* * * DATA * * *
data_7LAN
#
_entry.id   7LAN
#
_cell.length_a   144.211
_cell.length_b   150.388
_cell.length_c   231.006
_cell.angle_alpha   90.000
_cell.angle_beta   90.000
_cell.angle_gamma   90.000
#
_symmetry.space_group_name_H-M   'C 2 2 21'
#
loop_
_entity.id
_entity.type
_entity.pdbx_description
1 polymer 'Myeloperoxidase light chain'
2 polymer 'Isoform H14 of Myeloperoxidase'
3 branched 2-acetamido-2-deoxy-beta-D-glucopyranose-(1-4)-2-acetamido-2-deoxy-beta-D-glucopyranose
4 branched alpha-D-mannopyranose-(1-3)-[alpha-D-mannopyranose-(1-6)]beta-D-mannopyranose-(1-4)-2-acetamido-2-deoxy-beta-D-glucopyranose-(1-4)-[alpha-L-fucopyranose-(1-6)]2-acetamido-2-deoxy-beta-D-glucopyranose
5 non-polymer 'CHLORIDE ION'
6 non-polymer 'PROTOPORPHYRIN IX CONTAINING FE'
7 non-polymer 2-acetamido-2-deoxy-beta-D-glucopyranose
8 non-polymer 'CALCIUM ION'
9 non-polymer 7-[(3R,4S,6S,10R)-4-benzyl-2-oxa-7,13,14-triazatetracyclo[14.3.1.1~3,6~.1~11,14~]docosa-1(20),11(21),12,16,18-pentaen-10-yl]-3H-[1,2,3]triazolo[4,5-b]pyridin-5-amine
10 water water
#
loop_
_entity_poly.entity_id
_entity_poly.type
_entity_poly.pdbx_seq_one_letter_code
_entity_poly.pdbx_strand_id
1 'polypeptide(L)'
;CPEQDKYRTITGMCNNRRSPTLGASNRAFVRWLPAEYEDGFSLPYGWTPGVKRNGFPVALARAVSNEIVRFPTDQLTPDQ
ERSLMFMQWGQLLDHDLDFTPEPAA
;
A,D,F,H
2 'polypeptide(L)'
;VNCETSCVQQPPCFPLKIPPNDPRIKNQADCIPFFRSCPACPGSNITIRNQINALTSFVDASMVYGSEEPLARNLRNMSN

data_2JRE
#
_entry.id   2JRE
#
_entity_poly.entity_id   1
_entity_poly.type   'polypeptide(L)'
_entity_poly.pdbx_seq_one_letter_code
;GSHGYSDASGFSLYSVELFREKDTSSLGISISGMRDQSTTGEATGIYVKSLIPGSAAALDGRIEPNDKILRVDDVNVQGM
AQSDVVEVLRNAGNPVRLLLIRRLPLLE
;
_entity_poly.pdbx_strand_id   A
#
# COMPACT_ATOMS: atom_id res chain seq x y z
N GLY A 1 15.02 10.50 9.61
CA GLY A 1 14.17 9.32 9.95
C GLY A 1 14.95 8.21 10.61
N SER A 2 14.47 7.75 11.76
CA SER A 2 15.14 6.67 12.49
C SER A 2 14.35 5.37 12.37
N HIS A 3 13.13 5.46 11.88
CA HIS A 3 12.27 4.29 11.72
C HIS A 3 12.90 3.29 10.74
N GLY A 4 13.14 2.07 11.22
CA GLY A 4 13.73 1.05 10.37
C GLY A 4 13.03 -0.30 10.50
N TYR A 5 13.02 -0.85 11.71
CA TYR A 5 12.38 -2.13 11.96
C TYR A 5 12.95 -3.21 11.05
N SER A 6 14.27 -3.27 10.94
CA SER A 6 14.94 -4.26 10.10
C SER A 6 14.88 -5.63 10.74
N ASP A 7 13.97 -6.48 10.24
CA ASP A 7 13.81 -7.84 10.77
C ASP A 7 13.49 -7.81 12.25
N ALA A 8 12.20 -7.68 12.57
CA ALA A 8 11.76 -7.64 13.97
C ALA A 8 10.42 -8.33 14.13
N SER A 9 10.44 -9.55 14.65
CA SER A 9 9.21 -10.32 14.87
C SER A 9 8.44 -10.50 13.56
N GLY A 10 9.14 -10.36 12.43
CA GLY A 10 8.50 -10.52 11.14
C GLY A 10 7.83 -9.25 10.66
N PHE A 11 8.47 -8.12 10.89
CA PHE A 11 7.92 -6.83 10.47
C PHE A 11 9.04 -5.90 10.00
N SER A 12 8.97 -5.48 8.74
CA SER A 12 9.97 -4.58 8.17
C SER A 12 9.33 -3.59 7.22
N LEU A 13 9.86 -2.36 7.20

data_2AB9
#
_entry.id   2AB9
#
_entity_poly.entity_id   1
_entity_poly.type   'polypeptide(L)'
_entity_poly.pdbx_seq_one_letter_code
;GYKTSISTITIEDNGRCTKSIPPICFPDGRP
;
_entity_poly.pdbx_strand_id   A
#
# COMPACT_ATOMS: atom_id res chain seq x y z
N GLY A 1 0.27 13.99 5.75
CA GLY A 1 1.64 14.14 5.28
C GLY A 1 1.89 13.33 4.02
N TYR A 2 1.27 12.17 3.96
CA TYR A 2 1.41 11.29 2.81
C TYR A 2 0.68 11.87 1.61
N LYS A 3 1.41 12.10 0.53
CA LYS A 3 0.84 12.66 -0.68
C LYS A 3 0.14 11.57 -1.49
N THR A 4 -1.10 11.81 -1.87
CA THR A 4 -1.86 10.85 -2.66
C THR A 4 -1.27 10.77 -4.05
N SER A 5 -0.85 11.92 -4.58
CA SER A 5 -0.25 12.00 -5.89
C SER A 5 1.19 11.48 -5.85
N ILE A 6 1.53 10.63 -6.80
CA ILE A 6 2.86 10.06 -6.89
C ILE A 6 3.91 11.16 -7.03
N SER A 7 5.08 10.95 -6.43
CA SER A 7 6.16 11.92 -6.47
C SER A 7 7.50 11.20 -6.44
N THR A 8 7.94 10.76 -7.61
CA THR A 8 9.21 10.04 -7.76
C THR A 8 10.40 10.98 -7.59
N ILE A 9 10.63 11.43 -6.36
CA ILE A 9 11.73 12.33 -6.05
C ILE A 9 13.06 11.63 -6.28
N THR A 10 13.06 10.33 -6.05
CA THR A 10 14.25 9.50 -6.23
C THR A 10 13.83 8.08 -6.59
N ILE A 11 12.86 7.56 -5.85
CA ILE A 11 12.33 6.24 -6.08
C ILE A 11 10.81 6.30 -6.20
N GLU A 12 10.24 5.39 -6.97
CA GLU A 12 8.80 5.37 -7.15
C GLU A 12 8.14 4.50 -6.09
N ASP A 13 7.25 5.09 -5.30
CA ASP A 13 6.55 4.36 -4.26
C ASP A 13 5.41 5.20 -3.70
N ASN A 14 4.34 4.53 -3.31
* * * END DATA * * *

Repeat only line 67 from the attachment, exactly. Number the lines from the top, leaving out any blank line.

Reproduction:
CA TYR A 5 12.38 -2.13 11.96